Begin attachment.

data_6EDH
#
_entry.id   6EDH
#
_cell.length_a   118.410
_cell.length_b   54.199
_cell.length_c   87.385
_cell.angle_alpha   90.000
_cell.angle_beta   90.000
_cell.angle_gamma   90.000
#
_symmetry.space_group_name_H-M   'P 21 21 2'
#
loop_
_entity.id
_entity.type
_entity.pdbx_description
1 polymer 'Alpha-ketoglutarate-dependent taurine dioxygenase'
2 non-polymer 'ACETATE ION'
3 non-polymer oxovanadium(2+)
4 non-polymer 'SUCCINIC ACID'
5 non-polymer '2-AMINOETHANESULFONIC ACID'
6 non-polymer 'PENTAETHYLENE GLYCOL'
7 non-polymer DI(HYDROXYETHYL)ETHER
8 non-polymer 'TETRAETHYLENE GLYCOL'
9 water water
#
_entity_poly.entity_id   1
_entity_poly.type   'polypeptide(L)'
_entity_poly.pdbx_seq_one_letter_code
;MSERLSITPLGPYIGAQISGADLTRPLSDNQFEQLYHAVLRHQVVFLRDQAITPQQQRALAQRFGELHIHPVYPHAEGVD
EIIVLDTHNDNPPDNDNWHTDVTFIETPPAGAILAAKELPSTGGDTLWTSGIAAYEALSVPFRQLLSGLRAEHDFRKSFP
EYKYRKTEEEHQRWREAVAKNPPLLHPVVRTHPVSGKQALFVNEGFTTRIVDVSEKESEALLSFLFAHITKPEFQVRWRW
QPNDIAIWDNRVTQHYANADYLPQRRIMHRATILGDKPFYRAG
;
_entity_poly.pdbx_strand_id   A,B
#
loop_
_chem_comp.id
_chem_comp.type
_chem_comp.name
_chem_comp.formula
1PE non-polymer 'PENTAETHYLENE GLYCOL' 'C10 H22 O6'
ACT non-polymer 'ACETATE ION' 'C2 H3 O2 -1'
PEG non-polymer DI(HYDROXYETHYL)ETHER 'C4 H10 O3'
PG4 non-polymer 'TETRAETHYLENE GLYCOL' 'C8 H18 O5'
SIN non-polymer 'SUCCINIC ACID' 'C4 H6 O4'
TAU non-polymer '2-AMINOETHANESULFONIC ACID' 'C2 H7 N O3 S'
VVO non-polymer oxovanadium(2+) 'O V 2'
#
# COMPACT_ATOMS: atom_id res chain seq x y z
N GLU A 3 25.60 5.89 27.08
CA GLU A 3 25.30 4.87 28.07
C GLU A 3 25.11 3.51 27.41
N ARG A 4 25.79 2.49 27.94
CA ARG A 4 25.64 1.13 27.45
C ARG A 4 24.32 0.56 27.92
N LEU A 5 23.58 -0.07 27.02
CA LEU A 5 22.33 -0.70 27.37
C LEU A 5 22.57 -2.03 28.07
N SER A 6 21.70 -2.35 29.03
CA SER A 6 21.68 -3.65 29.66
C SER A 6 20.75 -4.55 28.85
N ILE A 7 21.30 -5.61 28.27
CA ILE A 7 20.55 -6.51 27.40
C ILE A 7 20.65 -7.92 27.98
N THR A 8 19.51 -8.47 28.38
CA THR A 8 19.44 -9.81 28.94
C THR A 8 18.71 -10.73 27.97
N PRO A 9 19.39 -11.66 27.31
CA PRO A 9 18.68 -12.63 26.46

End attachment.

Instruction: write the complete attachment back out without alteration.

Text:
data_6EDH
#
_entry.id   6EDH
#
_cell.length_a   118.410
_cell.length_b   54.199
_cell.length_c   87.385
_cell.angle_alpha   90.000
_cell.angle_beta   90.000
_cell.angle_gamma   90.000
#
_symmetry.space_group_name_H-M   'P 21 21 2'
#
loop_
_entity.id
_entity.type
_entity.pdbx_description
1 polymer 'Alpha-ketoglutarate-dependent taurine dioxygenase'
2 non-polymer 'ACETATE ION'
3 non-polymer oxovanadium(2+)
4 non-polymer 'SUCCINIC ACID'
5 non-polymer '2-AMINOETHANESULFONIC ACID'
6 non-polymer 'PENTAETHYLENE GLYCOL'
7 non-polymer DI(HYDROXYETHYL)ETHER
8 non-polymer 'TETRAETHYLENE GLYCOL'
9 water water
#
_entity_poly.entity_id   1
_entity_poly.type   'polypeptide(L)'
_entity_poly.pdbx_seq_one_letter_code
;MSERLSITPLGPYIGAQISGADLTRPLSDNQFEQLYHAVLRHQVVFLRDQAITPQQQRALAQRFGELHIHPVYPHAEGVD
EIIVLDTHNDNPPDNDNWHTDVTFIETPPAGAILAAKELPSTGGDTLWTSGIAAYEALSVPFRQLLSGLRAEHDFRKSFP
EYKYRKTEEEHQRWREAVAKNPPLLHPVVRTHPVSGKQALFVNEGFTTRIVDVSEKESEALLSFLFAHITKPEFQVRWRW
QPNDIAIWDNRVTQHYANADYLPQRRIMHRATILGDKPFYRAG
;
_entity_poly.pdbx_strand_id   A,B
#
loop_
_chem_comp.id
_chem_comp.type
_chem_comp.name
_chem_comp.formula
1PE non-polymer 'PENTAETHYLENE GLYCOL' 'C10 H22 O6'
ACT non-polymer 'ACETATE ION' 'C2 H3 O2 -1'
PEG non-polymer DI(HYDROXYETHYL)ETHER 'C4 H10 O3'
PG4 non-polymer 'TETRAETHYLENE GLYCOL' 'C8 H18 O5'
SIN non-polymer 'SUCCINIC ACID' 'C4 H6 O4'
TAU non-polymer '2-AMINOETHANESULFONIC ACID' 'C2 H7 N O3 S'
VVO non-polymer oxovanadium(2+) 'O V 2'
#
# COMPACT_ATOMS: atom_id res chain seq x y z
N GLU A 3 25.60 5.89 27.08
CA GLU A 3 25.30 4.87 28.07
C GLU A 3 25.11 3.51 27.41
N ARG A 4 25.79 2.49 27.94
CA ARG A 4 25.64 1.13 27.45
C ARG A 4 24.32 0.56 27.92
N LEU A 5 23.58 -0.07 27.02
CA LEU A 5 22.33 -0.70 27.37
C LEU A 5 22.57 -2.03 28.07
N SER A 6 21.70 -2.35 29.03
CA SER A 6 21.68 -3.65 29.66
C SER A 6 20.75 -4.55 28.85
N ILE A 7 21.30 -5.61 28.27
CA ILE A 7 20.55 -6.51 27.40
C ILE A 7 20.65 -7.92 27.98
N THR A 8 19.51 -8.47 28.38
CA THR A 8 19.44 -9.81 28.94
C THR A 8 18.71 -10.73 27.97
N PRO A 9 19.39 -11.66 27.31
CA PRO A 9 18.68 -12.63 26.46